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The influence of ants and parasitoids on aphid reproduction in the field
Stockholm University, Faculty of Science, Department of Zoology.
Stockholm University, Faculty of Science, Department of Zoology.
(English)Manuscript (preprint) (Other academic)
Abstract [en]
  1. The aim of this study is to investigate how the availability of attending ants influences aphid reproductive investment and the rate of parasitoid attack.
  2. We conducted a field experiment involving the facultative myrmecophile Aphis fabae and the ant species Lasius niger. The experiment relied on natural aphid colonization of potted plants of scentless mayweed (Tripleurospermum perforatum) placed outdoors. Ants that were naturally present at the field site had access to half of the pots and were excluded from the remainder.
  3. Adults aphids were sampled from plotted plants during the 4th and 5th weeks of the study, preserved in ethanol and then dissected to reveal the numbers and sizes of aphid embryos and the presence of hymenopteran parasitoid larvae.
  4. Ant-tended aphids were more often parasitized and contained fewer embryos, but with a greater proportion of these embryos being large. In conjunction with previous analyses of this interaction, the results indicate that under the conditions of our field experiment the net effect of the presence of ants on aphids is negative, throwing doubt on the mutualistic nature of the interaction. 
Keyword [en]
ant-aphid interactions, Aphis fabae, Lasius niger, mutualism, parasitism, reproductive investment, aphid embryo sizes
National Category
Behavioral Sciences Biology
Research subject
Ethology
Identifiers
URN: urn:nbn:se:su:diva-111217OAI: oai:DiVA.org:su-111217DiVA: diva2:774862
Funder
Swedish Research Council
Available from: 2014-12-29 Created: 2014-12-29 Last updated: 2016-01-29Bibliographically approved
In thesis
1. Dynamics of the aphid-ant mutualism
Open this publication in new window or tab >>Dynamics of the aphid-ant mutualism
2015 (English)Doctoral thesis, comprehensive summary (Other academic)
Abstract [en]

An appreciation of the role of mutualism is essential when studying ecology and evolution in most ecosystems. Information covering aspects of mutualistic interactions can serve as a complement to the somewhat one-sided perspective from the 1950’s and 60’s that is used when teaching biology. In this thesis I applied an in-depth approach in which variation in the interspecific interaction between Aphis fabae aphids and Lasius niger ants was studied both in the field and in the laboratory. An emphasis was put on studies spanning several consecutive aphid generations. This approach revealed important differences between ant tended aphids and those without ants. In the lab, I found an initial decrease in aphid adult size and reproductive investment in the first generations after the start of ant tending, which was followed by a recovery to the pre-tending situation after about four generations. Another laboratory experiment showed an increase in alate (winged aphid) production from exposure to aphid alarm pheromones, and an even stronger decrease in alate production from ant attendance, suggesting that ants have gained the upper hand in an evolutionary conflict over aphid dispersal. Results from a field experiment further emphasized the possibility of negative effects of ants on aphids, showing that ant-tended aphid colonies experienced a higher rate of parasitoid attacks, produced fewer alates and embryos in adult aphids. The thesis highlights the scope for variation in the net effect of the interaction for aphids, and argues that, depending on the environmental circumstances, the interaction may sometimes and perhaps even often not really be a case of mutualism.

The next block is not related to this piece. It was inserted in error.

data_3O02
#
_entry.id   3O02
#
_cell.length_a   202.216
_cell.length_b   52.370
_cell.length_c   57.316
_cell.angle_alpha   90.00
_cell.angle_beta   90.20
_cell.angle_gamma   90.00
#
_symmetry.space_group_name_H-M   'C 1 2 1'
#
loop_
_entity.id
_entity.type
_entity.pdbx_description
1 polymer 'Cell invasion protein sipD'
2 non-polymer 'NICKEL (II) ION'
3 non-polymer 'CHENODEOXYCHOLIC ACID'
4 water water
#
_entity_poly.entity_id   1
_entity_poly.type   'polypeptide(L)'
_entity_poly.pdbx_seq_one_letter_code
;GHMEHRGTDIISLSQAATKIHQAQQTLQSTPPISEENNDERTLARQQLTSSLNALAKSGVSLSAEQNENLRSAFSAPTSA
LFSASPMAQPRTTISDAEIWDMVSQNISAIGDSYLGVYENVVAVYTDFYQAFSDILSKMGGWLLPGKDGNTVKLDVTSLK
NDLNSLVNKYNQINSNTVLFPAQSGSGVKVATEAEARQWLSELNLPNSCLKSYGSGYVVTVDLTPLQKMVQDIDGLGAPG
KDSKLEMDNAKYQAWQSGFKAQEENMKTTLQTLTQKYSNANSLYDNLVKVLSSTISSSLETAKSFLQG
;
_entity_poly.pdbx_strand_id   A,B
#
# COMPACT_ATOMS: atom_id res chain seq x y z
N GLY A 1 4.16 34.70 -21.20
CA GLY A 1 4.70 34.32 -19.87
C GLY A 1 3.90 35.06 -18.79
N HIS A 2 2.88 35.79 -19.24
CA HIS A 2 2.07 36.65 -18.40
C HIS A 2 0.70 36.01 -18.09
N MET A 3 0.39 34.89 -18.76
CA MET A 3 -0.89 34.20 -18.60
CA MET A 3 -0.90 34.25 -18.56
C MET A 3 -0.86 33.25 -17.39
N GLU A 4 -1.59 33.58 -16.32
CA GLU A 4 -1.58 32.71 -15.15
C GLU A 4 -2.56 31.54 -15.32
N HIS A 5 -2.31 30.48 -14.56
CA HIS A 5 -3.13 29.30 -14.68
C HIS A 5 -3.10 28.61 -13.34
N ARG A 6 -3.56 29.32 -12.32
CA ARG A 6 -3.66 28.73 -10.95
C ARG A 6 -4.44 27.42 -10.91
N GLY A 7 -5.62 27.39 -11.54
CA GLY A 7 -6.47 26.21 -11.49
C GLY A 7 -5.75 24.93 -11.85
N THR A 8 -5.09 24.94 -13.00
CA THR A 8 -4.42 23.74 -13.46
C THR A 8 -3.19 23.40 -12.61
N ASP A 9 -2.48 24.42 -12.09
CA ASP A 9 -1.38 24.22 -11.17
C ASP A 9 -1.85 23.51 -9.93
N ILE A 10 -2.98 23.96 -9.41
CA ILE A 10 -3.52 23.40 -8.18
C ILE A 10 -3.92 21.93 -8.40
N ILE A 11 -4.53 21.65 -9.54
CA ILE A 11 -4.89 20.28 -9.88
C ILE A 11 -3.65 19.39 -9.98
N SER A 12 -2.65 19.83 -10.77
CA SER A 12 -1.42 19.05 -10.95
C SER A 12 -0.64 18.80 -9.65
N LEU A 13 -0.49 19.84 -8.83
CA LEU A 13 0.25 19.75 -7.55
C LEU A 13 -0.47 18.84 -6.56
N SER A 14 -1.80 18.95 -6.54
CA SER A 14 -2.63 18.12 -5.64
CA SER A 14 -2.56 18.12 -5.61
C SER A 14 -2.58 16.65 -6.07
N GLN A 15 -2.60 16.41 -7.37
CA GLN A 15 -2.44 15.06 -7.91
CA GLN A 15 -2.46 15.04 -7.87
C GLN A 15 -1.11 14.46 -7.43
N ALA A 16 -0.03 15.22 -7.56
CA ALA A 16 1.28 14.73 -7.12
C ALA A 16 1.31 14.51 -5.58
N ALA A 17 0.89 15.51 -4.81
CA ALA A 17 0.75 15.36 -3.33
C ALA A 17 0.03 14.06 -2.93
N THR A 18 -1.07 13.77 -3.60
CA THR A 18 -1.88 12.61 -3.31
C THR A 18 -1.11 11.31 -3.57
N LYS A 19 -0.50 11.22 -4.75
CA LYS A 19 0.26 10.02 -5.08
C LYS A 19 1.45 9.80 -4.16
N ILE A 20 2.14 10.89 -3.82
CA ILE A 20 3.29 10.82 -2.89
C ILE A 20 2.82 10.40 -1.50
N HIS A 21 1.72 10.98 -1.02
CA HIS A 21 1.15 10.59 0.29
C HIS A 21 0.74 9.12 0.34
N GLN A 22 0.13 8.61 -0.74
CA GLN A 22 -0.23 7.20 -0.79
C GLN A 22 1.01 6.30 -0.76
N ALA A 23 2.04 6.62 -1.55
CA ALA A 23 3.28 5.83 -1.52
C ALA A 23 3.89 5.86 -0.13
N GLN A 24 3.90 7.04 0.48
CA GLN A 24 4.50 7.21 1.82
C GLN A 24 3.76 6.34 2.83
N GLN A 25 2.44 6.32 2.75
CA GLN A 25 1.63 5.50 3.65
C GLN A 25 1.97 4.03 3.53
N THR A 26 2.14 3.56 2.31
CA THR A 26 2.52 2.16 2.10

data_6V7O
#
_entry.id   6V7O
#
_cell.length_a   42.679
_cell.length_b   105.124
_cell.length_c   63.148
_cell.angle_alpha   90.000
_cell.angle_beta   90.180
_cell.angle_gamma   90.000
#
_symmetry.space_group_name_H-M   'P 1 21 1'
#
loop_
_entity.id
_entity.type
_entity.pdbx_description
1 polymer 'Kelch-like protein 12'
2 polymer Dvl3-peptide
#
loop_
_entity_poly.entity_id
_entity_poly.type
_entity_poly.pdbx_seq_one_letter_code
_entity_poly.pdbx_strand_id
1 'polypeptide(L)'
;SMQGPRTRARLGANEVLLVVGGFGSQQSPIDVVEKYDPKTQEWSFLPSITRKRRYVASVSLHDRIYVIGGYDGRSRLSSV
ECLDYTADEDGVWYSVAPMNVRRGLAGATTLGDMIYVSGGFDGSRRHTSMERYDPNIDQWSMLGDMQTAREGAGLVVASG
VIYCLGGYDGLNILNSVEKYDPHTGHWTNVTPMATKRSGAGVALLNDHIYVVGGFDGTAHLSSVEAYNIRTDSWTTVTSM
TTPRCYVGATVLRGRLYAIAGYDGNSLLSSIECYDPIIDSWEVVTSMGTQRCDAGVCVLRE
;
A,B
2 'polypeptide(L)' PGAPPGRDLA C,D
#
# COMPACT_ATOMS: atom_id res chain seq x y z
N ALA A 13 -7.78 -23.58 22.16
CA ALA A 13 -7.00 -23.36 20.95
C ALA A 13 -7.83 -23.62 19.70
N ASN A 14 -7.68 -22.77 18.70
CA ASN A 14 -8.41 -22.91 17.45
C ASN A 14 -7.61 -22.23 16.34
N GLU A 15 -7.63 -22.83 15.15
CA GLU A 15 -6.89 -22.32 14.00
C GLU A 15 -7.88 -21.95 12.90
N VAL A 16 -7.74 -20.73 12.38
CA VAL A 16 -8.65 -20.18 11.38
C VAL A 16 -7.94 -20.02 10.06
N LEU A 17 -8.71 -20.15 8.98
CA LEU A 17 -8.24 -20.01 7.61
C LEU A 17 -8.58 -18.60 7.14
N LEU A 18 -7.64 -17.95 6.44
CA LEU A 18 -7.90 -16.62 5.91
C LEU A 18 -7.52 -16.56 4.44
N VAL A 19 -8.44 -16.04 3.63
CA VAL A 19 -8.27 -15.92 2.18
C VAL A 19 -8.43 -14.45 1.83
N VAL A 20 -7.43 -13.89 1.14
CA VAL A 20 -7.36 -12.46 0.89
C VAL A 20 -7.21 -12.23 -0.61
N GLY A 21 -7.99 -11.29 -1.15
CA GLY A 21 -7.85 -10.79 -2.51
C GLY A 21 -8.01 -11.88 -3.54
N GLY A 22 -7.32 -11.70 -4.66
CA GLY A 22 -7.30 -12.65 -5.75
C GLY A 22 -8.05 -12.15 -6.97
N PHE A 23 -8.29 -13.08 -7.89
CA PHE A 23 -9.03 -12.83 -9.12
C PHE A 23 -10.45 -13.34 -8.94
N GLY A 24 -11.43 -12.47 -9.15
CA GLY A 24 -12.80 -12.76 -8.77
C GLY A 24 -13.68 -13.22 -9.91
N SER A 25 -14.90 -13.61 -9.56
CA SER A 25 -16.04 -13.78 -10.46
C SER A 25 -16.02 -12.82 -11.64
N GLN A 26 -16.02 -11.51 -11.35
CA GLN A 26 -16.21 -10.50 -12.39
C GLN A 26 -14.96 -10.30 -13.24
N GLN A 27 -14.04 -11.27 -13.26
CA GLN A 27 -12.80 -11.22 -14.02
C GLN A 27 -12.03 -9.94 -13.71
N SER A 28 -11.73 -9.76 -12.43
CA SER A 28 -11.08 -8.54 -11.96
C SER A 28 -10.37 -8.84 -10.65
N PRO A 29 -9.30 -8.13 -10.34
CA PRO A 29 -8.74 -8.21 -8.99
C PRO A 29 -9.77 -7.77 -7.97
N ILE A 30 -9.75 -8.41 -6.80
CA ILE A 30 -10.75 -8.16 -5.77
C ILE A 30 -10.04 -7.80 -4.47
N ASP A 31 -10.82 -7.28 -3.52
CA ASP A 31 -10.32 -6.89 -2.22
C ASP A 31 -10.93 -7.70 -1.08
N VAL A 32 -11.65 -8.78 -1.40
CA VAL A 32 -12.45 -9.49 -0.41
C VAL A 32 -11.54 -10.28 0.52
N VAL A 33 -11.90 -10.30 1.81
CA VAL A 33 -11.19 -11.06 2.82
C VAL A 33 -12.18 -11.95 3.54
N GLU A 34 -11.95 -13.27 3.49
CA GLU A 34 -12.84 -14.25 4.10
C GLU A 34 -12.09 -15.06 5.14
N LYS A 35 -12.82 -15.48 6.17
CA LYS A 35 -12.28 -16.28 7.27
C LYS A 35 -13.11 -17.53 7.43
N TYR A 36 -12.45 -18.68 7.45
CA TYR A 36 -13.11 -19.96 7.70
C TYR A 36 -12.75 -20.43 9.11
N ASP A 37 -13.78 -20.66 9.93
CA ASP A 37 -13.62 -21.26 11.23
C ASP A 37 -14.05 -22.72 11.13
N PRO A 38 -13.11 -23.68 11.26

Place, publisher, year, edition, pages
Stockholm: Department of Zoology, Stockholm University, 2015. 24 p.
Keyword
mutualism, transgenerational, aphids, aphid-ant, conflict of interest, (E)-β-farnesene, phenotypic plasticity, predation risk, wing induction, maternal effect, reproductive investment, embryo size
National Category
Behavioral Sciences Biology
Research subject
Ethology
Identifiers
urn:nbn:se:su:diva-111301 (URN)978-91-7649-076-1 (ISBN)
Public defence
2015-02-06, Ahlmannsalen, Geovetenskapens hus, Svante Arrhenius väg 12, Stockholm, 10:00 (English)
Opponent
Supervisors
Note

At the time of the doctoral defense, the following paper was unpublished and had a status as follows: Paper 4: Manuscript.

Available from: 2015-01-15 Created: 2014-12-30 Last updated: 2017-11-22Bibliographically approved

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